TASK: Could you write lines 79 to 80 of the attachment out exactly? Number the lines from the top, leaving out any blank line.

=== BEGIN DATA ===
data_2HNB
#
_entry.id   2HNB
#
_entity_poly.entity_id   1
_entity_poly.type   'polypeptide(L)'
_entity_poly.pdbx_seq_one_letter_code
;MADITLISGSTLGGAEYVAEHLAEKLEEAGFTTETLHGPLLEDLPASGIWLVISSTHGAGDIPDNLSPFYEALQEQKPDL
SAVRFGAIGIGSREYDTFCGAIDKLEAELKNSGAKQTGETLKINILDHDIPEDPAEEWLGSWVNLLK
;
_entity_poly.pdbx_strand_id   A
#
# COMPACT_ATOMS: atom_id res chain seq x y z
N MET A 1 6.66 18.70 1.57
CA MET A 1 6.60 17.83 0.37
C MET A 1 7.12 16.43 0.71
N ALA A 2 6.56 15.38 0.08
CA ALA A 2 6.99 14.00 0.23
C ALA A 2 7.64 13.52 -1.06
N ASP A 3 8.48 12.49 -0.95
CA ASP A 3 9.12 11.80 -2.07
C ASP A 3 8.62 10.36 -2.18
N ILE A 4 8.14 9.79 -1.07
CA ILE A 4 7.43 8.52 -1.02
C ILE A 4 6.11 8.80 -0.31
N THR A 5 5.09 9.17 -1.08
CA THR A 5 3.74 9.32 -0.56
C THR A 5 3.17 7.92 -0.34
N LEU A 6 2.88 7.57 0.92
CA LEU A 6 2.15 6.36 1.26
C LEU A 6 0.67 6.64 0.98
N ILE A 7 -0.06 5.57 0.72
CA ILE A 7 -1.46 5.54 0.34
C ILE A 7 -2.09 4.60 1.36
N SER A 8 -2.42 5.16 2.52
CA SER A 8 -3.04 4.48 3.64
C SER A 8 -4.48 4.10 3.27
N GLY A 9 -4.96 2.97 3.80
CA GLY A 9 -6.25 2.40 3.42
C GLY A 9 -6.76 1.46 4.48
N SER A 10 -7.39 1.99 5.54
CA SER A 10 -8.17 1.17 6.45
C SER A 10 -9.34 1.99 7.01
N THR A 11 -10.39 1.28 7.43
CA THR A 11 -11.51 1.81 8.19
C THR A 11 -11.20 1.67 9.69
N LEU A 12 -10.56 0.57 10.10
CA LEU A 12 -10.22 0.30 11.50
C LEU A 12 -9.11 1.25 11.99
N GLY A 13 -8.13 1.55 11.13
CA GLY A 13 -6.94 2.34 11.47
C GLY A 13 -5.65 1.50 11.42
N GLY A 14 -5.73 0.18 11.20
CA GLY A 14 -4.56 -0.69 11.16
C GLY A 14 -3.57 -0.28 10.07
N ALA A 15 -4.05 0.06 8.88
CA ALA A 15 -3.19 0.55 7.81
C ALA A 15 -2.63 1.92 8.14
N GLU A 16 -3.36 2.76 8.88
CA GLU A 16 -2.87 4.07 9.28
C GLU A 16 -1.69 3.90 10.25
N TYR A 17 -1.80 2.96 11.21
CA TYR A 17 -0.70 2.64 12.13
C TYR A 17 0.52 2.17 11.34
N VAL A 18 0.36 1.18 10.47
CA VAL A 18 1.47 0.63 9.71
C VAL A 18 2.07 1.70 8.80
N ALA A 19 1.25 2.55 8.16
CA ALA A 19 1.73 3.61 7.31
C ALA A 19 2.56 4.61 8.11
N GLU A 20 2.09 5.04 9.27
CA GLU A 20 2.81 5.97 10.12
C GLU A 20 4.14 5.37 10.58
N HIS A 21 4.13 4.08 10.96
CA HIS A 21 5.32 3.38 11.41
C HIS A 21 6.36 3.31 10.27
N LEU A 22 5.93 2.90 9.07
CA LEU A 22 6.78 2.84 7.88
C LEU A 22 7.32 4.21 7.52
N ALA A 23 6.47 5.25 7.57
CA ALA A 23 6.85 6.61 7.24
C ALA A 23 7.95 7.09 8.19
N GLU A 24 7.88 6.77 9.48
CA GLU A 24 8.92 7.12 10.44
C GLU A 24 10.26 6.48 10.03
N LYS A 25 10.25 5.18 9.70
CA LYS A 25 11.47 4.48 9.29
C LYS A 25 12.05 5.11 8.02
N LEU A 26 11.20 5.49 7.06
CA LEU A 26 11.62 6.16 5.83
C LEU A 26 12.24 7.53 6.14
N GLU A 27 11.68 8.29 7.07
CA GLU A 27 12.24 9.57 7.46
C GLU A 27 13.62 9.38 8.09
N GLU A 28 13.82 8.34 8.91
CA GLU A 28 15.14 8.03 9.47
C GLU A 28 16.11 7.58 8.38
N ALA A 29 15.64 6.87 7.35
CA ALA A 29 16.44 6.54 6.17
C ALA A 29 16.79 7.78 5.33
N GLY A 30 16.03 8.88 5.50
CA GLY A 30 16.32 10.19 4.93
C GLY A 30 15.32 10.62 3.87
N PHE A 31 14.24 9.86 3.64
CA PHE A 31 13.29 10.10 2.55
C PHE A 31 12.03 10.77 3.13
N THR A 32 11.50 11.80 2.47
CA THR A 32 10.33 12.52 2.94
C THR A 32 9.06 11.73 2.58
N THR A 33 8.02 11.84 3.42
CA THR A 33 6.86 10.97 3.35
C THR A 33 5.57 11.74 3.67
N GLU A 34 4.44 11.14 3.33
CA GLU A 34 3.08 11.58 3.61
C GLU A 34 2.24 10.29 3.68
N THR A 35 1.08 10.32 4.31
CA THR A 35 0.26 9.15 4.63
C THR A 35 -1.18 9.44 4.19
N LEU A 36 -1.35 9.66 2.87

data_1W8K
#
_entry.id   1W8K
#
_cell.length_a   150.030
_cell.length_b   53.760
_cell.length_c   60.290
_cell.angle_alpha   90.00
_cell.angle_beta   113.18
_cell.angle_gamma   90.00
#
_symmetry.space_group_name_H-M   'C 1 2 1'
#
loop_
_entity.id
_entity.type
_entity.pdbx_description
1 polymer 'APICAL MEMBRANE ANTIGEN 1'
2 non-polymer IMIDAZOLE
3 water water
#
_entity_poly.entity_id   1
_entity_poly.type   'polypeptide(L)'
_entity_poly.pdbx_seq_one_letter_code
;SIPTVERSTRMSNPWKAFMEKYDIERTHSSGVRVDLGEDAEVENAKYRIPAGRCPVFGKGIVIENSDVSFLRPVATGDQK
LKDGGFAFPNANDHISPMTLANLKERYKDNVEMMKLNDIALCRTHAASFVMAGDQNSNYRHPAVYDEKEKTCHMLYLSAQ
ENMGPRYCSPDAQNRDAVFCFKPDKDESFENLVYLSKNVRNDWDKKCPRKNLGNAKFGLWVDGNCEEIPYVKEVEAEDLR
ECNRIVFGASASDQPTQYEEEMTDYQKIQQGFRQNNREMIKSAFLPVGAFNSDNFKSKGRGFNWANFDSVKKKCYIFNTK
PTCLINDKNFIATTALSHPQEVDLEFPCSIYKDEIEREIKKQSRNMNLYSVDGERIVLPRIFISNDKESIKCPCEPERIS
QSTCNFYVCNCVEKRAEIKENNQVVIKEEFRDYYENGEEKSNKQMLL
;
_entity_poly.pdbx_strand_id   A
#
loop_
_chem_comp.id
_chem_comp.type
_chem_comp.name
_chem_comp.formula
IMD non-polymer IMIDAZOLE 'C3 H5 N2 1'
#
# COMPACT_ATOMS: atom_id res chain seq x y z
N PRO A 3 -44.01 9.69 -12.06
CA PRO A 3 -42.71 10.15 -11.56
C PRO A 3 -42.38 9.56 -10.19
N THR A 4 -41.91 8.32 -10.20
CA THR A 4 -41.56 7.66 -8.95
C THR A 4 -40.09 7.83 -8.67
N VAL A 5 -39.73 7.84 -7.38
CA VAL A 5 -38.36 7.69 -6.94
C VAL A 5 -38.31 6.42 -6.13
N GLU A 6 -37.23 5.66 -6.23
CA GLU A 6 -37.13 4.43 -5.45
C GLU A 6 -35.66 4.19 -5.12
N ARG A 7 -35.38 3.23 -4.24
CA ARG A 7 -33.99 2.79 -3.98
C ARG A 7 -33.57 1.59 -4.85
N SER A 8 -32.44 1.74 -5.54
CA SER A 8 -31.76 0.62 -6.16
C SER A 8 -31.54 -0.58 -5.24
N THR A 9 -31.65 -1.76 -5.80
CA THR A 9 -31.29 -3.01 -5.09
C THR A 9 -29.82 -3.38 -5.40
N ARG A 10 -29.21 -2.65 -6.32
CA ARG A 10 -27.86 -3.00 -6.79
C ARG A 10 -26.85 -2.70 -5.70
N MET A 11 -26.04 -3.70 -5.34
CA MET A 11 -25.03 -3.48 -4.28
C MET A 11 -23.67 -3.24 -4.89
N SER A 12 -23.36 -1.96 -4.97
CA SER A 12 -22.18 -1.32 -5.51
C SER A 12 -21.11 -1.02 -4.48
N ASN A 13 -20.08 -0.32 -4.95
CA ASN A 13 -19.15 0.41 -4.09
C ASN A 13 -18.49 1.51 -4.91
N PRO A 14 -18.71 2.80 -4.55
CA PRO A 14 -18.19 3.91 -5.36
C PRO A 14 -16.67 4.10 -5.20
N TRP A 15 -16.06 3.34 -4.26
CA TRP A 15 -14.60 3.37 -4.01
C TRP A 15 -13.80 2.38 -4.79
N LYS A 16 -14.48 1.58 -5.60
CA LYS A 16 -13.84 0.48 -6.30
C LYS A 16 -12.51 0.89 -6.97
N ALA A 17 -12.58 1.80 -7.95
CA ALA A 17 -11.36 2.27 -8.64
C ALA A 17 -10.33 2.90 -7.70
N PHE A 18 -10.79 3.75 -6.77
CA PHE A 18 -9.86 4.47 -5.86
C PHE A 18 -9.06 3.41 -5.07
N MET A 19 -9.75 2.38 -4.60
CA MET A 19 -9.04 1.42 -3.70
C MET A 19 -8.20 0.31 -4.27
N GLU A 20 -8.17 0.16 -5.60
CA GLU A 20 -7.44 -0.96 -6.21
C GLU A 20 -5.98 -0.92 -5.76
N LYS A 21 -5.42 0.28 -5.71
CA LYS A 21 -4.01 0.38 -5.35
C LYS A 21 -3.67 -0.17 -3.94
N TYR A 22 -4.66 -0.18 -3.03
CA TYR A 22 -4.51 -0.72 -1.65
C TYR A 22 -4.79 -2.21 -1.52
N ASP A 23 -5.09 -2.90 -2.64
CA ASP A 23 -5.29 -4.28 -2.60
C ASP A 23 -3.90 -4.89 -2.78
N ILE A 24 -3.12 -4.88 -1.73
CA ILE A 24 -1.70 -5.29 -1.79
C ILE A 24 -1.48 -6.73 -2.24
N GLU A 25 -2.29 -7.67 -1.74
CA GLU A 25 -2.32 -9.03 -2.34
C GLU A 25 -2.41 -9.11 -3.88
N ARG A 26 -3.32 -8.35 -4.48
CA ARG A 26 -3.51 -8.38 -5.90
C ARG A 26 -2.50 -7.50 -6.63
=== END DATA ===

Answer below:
C LEU A 22 7.32 4.21 7.52
N ALA A 23 6.47 5.25 7.57